Dental Bonding

Dental bonding is a safe, relatively inexpensive cosmetic procedure that’s great for making small cosmetic changes. It can close gaps, change the shape of a tooth, and repair chips and discoloration.


The dentist starts by cleaning and preparing the damaged tooth. They then lightly etch the surface and coat it with a conditioning liquid to help the composite resin stick.

Tooth Color

During the dental bonding procedure, your dentist will choose a composite resin color that closely resembles the tooth you wish to restore. Your dentist will then etch or lightly abrade the tooth’s surface before applying the resin.

Once the bonding process is complete, you can resume your regular oral health habits. However, you may need to avoid certain bad habits like biting your nails or chewing on pens. You should also steer clear of foods that can stain or wear down the bonding material, such as berries and hard candy. You should also schedule routine teeth cleanings with your hygienist to ensure the longevity of your bonding. Teeth whitening can also help you maintain the appearance of your bonded teeth.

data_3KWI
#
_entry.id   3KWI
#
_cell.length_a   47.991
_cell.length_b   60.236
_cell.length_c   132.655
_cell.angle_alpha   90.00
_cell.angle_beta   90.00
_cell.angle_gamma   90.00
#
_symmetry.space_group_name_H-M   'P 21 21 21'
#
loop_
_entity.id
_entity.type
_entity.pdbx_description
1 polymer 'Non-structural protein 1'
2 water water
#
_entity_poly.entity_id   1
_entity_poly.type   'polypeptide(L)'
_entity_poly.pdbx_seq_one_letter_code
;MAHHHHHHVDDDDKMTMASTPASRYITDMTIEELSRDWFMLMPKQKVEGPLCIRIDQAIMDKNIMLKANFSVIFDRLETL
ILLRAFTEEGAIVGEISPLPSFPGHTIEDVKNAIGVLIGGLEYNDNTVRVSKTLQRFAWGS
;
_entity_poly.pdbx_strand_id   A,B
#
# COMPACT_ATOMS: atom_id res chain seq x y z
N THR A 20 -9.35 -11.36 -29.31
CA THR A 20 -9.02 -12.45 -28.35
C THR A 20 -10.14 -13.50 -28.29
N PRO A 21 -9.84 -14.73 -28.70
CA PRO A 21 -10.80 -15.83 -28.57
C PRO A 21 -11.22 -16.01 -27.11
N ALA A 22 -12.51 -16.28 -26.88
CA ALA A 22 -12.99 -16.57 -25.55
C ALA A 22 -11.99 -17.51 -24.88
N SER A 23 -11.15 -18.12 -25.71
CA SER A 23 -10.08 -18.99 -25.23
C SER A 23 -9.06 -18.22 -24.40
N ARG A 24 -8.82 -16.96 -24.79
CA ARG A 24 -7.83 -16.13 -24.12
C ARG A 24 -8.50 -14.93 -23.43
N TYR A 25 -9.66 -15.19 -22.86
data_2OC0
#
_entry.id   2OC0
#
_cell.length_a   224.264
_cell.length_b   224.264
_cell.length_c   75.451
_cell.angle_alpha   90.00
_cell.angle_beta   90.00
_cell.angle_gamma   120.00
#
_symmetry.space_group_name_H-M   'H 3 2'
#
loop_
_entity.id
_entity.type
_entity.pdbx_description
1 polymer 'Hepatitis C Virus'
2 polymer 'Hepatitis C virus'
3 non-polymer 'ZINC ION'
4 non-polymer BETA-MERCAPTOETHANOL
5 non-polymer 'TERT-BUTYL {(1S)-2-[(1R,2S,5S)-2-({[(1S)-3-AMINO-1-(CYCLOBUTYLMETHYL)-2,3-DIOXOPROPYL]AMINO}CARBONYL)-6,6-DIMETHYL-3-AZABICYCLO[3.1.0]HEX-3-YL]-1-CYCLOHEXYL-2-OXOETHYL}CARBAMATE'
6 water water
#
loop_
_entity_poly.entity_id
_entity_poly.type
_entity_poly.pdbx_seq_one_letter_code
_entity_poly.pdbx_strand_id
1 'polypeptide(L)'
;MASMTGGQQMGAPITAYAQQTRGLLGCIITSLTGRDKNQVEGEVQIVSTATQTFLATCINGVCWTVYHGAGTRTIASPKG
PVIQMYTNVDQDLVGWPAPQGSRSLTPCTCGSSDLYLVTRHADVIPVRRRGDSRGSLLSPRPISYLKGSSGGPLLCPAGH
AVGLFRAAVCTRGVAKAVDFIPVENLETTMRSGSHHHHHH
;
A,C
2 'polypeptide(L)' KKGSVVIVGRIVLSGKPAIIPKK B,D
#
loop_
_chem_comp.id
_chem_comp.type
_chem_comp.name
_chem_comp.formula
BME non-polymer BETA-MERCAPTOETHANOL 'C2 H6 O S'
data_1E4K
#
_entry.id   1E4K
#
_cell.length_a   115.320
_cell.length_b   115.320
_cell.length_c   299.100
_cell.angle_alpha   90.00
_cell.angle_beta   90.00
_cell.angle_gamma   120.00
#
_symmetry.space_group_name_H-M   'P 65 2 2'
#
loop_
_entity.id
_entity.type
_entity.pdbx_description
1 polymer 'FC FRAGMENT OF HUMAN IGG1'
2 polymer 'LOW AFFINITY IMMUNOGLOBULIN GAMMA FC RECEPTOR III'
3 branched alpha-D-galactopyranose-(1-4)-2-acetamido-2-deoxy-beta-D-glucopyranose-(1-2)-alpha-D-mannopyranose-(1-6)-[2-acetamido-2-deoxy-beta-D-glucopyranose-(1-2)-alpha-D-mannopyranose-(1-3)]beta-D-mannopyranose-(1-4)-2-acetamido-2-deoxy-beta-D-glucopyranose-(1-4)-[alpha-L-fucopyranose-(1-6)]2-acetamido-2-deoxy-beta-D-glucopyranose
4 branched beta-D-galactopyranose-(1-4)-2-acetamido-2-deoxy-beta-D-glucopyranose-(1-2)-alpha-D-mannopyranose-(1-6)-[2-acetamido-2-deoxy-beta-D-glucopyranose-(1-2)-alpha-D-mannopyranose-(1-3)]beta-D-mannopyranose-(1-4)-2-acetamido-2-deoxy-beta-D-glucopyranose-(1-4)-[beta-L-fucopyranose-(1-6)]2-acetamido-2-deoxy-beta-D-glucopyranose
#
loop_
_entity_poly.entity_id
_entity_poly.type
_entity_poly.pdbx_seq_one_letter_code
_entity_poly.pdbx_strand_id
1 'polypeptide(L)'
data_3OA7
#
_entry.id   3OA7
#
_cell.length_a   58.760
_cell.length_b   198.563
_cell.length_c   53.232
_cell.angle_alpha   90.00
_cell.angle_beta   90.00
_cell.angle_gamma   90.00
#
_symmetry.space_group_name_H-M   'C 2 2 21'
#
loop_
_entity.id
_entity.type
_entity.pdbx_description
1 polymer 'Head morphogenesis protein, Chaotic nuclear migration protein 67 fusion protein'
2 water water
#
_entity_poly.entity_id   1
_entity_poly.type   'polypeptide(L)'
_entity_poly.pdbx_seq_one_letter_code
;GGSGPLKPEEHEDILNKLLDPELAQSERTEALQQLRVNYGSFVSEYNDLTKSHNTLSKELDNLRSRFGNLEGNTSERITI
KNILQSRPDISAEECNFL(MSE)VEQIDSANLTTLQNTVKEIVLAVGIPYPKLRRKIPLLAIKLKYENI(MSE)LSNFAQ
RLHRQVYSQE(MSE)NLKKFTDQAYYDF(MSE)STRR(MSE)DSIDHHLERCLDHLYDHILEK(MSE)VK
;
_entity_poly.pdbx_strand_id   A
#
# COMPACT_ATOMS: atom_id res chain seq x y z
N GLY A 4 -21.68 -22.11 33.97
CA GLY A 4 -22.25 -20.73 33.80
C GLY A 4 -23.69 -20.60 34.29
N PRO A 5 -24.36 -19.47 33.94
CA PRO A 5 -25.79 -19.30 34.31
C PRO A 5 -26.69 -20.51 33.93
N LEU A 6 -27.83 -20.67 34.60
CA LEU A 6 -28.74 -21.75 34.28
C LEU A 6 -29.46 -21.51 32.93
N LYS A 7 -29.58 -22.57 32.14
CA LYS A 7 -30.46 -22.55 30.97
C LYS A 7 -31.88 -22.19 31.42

Bonding is an excellent option for reshaping crooked teeth or filling in gaps between teeth. This is because the dentist can match a natural-looking composite resin shade that blends in with the rest of your smile.

To prepare the tooth for bonding, the dentist roughens the surface with a conditioning liquid to promote the adhesion of the composite resin. Then he applies the resin, which is a soft, putty-like material.